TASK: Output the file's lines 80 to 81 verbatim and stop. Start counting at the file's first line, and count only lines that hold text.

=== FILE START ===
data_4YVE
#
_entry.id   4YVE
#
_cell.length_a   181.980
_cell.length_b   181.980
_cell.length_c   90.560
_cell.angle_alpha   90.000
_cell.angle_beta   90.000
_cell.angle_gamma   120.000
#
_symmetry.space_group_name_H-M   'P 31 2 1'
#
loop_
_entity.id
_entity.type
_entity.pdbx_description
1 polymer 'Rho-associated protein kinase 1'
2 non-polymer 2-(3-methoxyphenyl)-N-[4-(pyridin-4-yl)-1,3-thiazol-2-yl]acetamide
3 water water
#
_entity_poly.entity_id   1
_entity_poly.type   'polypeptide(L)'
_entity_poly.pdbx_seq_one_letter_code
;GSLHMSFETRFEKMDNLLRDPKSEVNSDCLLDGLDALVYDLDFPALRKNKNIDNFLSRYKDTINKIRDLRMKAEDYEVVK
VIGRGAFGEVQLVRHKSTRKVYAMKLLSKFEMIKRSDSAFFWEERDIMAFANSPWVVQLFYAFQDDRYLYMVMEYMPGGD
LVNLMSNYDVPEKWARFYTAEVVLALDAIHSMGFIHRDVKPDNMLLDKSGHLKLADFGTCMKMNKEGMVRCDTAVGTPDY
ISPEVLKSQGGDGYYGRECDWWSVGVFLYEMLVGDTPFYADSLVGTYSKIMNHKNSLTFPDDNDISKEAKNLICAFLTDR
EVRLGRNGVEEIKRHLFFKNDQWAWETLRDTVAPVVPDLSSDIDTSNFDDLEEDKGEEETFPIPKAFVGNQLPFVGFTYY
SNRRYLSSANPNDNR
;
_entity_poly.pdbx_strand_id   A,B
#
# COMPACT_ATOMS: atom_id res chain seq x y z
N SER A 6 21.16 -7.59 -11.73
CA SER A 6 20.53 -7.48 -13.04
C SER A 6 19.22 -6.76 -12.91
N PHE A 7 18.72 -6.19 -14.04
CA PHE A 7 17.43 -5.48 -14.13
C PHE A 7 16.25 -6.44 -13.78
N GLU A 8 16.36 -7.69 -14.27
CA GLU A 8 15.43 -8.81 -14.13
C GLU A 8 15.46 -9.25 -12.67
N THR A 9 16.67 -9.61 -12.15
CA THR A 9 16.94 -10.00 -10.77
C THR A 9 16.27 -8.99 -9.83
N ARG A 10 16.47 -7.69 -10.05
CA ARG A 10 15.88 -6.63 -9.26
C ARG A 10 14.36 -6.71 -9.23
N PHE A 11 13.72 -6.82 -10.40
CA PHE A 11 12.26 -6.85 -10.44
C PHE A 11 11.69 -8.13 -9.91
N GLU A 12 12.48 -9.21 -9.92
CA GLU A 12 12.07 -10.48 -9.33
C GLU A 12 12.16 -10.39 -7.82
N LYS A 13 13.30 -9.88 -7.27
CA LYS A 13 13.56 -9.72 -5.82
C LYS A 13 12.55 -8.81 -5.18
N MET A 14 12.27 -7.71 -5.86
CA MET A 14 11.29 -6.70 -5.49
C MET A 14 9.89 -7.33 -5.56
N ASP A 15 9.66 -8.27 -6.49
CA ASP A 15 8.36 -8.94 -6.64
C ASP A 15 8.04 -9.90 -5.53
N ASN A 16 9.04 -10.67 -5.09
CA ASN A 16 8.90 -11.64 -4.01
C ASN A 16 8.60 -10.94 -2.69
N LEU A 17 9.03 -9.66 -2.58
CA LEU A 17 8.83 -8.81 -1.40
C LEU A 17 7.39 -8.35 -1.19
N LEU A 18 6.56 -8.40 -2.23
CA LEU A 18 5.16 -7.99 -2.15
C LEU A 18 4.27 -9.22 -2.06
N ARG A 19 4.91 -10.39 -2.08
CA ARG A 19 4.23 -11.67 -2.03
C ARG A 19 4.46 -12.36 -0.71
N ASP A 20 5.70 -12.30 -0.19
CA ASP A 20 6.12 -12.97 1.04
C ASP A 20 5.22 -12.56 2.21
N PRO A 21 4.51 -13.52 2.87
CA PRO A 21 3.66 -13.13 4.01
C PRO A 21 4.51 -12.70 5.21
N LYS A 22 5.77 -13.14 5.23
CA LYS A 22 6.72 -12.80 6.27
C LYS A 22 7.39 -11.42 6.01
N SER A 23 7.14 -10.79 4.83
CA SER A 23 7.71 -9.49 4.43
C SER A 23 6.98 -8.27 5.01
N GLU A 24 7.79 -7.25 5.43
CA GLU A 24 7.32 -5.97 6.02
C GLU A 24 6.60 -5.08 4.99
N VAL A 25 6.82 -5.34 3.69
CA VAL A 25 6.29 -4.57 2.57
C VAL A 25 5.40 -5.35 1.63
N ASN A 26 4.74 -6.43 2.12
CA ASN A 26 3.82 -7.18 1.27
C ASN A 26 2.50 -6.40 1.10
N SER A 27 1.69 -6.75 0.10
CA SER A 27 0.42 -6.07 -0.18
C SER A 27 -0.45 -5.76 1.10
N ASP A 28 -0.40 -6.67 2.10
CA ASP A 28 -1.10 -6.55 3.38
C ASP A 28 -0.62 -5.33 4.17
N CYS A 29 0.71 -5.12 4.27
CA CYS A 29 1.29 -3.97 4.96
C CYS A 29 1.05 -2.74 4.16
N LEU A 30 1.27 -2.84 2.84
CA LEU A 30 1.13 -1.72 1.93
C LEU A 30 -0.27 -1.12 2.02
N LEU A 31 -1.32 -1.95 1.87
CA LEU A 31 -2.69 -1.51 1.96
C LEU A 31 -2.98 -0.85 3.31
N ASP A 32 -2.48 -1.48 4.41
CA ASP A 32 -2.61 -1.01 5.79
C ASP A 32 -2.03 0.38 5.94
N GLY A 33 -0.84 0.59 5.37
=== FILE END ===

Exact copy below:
N PRO A 21 4.51 -13.52 2.87
CA PRO A 21 3.66 -13.13 4.01